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  • Charles Addams

    A Cartoonist of Incongruous Charm

     

     

    With a proclivity to the grim, grisly and gruesome, Charles Addams (1912-1988) walked through life illuminating its incongruous funny bones and sore spots. Addams contributed to The New Yorker for more than fifty years, and his work can be found in the permanent collections of The New York Public Library and The Library of Congress. Although his life’s work is estimated to consist of several thousand original pieces, his most well-known characters, those of The Addams Family, only appear in approximately fifty illustrations. 


     

    Addams Family

    Left: "This is you room. If you should need anything, just scream," published in The New Yorker, March 13, 1943.

    Sold September 29, 2016 for $20,000.

    Right: Scuba Galleon, water color and gouache, cover for The New Yorker, September 21, 1957.

    Sold March 21, 2017 for $16,250.

     

    The persistence of The Addams Family is largely due to the vast generations of collectors who saw the family as a refreshing jab at the traditional American family. The cast of kooky characters were born within the pages of The New Yorker in 1938, and brought to life time and time again in the form of television shows, books, a Broadway musical, and feature films. There is an unyielding desire for collectors to adopt an Addams into their own family.

     

     

    Addams Family Barge, image for Mobil Oil, watercolor, pen, ink & correction fluid, 1984.

     Sold March 21, 2017 for $14,300.

     

     

     

    Left: Noisy Neighbor, ink and wash with white heightening, full-page cartoon for The New Yorker, circa 1950.

    Estimate $12,000 to $15,000. Sold September 29, 2016 for $15,000.  

    Right: Show magazine cover illustration, mixed media, 1960s. Sold January 28, 2016 for $17,500.

     

     

     

     

     

    Addams's life mirrored his art: he married his third wife, Marilyn, in a pet cemetery on Long Island. The bride wore a long black dress. In 1988, he died at age 76 after a heart attack in his parked car, just outside of his apartment building in midtown Manhattan. “He’s always been a car buff, so it was a nice way to go,” Marilyn told the The New York Times–an obituary quote he undoubtedly could have used as cartoon fodder, had he been able.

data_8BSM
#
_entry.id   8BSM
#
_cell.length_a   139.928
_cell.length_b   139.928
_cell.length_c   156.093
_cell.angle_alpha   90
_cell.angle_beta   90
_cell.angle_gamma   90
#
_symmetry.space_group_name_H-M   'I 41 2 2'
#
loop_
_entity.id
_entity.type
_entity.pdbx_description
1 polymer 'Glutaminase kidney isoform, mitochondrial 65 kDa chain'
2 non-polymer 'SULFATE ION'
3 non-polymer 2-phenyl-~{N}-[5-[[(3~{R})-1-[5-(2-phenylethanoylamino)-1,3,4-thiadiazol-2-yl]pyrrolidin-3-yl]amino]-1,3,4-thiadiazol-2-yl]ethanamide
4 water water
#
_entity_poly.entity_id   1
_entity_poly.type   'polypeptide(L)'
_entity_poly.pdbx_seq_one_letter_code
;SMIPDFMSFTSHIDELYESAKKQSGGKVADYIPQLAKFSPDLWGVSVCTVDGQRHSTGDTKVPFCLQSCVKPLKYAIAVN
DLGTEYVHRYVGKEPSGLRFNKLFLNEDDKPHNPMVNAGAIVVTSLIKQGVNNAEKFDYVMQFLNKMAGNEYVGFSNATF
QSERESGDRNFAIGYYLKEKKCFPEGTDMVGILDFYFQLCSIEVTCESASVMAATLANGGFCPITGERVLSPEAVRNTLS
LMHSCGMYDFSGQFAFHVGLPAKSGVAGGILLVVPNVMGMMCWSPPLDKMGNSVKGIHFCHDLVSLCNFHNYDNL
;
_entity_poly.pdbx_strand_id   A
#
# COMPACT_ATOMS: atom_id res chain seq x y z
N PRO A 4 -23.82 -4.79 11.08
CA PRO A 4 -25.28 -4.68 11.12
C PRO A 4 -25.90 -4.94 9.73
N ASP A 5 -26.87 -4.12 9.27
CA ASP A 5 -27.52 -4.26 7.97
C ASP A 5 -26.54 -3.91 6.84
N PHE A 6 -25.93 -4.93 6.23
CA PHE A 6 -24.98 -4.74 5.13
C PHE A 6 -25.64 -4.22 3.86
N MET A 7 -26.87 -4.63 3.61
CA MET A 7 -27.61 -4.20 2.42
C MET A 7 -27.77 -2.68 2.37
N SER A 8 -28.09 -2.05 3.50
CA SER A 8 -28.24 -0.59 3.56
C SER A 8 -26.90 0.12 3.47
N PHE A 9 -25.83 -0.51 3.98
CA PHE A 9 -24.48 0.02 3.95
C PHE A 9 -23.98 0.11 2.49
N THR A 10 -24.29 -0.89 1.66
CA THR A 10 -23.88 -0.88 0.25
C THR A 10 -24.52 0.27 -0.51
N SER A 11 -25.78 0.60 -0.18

Left: E=MC², watercolor and ink, published in The New Yorker, 1960. Sold January 28, 2016 for $11,700.

     

     

     

     

    Charles Addams, cartoons

    Left: River Styx, mixed media, published in The New Yorker, 1953. Estimate $4,000 to $6,000.

    Sold September 29, 2016 for $7,250.

    Right: "Nonsense, dear. Four Hundred and thirty-eight isn't old!", watercolor and ink, published in The New Yorker,

    1957. Sold September 29, 2016 for $5,000.

     

     

    Upon the Addams Family television debut in 1964, the editor of The New Yorker, William Shawn, refused to publish cartoons featuring the beloved characters. Shawn allegedly saw a conflict between high-brow readership and the low-brow nature of the television show. Although the ban lasted until Shawn's retirement in 1987, Addams snuck three characters into the 1979 cartoon pictured below, Z Line Subway. Wednesday and Grandmama stand directly behind the conductor's booth, and Uncle Fester peers out the back window.

     

     

    Z Line Subway, watercolor, pen and ink, published in The New Yorker, October 1, 1979.

    Sold March 21, 2017 for $16,250.

     

     

     


     

    For more information on Charles Addams works at Swann, contact a specialist in our Illustration Art department.

     

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